Group leader: Viktor Honti

Email: honti.viktor[at]

Group website:

Group members





Viktor HONTI

group leader, senior research associate




research associate




junior research associate




Ph.D. student



Nikolett VIRÁG

undergraduate student



Mónika ILYÉS

laboratory assistant




The immune system is the main defense barrier that protects organisms against parasites, pathogens and harmful effects. The fruit fly Drosophila melanogaster has been used to study immunity and blood cell differentiation for the past 60 years. Although, according to our recent knowledge, Drosophila lacks an adaptive immunity, the functions of its immune cells (the hemocytes), such as phagocytosis, encapsulation and coagulation are similar to those of vertebrate myeloid cells. The signaling pathways, as well as the transcription and epigenetic factors that regulate blood cell differentiation are highly conserved. Similarly to vertebrate blood cells, hemocytes differentiate in spatially separated hematopoietic compartments in multiple waves. Therefore, Drosophila is an ideal model organism to study the regulation of stem cell function in the hematopoietic niche, as well as tumor formation caused by the misregulation of blood cell fate.

1. Transdifferentiation of Drosophila blood cells

Transdifferentiation is a conversion of an already differentiated cell type into another cell type without the involvement of stem cells. Our transgenic cell lineage tracing experiments revealed that the phagocytic plasmatocytes of the larva are plastic cells that are capable of differentiating into capsule forming lamellocytes upon immune induction. During this conversion, plasmatocytes undergo dramatic morphological alterations and gene expression changes. To study transdifferentiation, we set up an ex vivo hemocyte culturing and differentiation method, which enables time-lapse microscopy of blood cells and the detailed, high-throughput analysis of morphological changes with machine learning. Our aim is to correlate hemocyte morphology with transcriptomic changes to better understand the transdifferentiation process.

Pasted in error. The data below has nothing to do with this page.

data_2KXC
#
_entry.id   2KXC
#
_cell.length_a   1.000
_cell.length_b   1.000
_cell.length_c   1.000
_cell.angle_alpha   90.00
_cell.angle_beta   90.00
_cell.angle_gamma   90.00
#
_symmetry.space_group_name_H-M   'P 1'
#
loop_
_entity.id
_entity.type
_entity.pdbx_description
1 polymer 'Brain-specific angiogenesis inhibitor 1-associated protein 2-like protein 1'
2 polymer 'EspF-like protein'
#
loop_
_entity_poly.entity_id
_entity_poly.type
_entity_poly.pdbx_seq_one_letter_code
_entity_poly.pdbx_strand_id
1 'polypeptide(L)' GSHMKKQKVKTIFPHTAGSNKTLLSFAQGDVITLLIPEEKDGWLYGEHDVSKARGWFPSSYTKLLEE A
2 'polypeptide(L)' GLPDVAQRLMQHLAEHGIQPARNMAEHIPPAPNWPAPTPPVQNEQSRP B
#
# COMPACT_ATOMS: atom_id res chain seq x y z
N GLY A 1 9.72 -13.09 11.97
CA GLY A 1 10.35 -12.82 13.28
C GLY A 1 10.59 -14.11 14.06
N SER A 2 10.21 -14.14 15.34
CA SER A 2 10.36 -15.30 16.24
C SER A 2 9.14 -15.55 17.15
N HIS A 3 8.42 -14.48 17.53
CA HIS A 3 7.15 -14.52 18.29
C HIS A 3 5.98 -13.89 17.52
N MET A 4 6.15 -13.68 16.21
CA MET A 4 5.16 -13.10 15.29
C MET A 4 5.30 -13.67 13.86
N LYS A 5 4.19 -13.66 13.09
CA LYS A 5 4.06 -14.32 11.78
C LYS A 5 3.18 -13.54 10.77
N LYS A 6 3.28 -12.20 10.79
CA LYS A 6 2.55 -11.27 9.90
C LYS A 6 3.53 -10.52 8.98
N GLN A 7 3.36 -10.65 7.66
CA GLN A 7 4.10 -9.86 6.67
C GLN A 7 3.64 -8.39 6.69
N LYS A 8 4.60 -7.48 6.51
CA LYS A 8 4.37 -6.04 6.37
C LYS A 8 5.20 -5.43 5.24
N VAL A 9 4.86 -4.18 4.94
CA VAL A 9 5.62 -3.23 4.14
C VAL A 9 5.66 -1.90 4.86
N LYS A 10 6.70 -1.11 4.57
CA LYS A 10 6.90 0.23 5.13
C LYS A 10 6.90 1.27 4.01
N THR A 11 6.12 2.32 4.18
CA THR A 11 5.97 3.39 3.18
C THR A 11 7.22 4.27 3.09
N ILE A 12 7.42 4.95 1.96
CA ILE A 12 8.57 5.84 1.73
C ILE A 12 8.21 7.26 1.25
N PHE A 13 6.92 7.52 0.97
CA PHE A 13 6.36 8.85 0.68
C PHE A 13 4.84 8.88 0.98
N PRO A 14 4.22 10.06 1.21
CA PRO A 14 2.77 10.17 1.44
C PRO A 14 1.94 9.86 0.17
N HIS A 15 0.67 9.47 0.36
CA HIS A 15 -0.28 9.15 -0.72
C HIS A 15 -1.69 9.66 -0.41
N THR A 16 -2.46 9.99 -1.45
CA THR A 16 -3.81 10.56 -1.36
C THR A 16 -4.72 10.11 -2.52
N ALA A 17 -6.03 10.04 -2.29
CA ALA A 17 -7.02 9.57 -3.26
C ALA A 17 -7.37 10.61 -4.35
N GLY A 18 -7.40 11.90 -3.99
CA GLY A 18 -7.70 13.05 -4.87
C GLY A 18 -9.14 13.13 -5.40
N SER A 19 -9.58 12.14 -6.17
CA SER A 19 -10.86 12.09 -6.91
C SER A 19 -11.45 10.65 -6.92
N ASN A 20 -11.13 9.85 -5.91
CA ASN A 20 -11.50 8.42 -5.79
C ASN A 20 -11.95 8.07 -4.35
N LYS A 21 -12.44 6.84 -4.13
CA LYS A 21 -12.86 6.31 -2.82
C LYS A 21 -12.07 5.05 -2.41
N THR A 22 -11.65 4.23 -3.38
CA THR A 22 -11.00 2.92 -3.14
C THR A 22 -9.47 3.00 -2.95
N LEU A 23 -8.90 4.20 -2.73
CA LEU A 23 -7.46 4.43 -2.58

2. The role of Headcase in the regulation of hemocyte progenitor maintenance

Headcase, the Drosophila homolog of the human tumor suppressor HECA, was shown to regulate hemocyte fate in the lymph gland, one of the hemocyte compartments of the larva. According to our previous results, Headcase exerts its function in the hematopoietic niche of the lymph gland, and regulates hemocyte progenitor maintenance via modulation of Hedgehog, Decapentaplegic and JAK/STAT signaling. Our aim is to identify the functional domains and interacting partners of Headcase to better understand its role in the regulation of hemocyte differentiation.



Csordás, G., Gábor, E., Honti, V., 2020. There and back again: The mechanisms of differentiation and transdifferentiation in Drosophila blood cells. Dev. Biol. (submitted)

Varga, G.I.B., Csordás, G., Cinege, G., Jankovics, F., Sinka, R., Kurucz, É., Andó, I., Honti, V., 2019. Headcase is a Repressor of Lamellocyte Fate in Drosophila melanogaster. Genes 10.

Honti, V., Csordás, G., Kurucz, É., Márkus, R., Andó, I., 2014. The cell-mediated immunity of Drosophila melanogaster: hemocyte lineages, immune compartments, microanatomy and regulation. Dev. Comp. Immunol. 42, 47–56.

Honti, V., Csordás, G., Márkus, R., Kurucz, E., Jankovics, F., Andó, I., 2010. Cell lineage tracing reveals the plasticity of the hemocyte lineages and of the hematopoietic compartments in Drosophila melanogaster. Mol. Immunol. 47, 1997–2004.

Honti, V., Kurucz, E., Csordás, G., Laurinyecz, B., Márkus, R., Andó, I., 2009. In vivo detection of lamellocytes in Drosophila melanogaster. Immunol. Lett. 126, 83–84.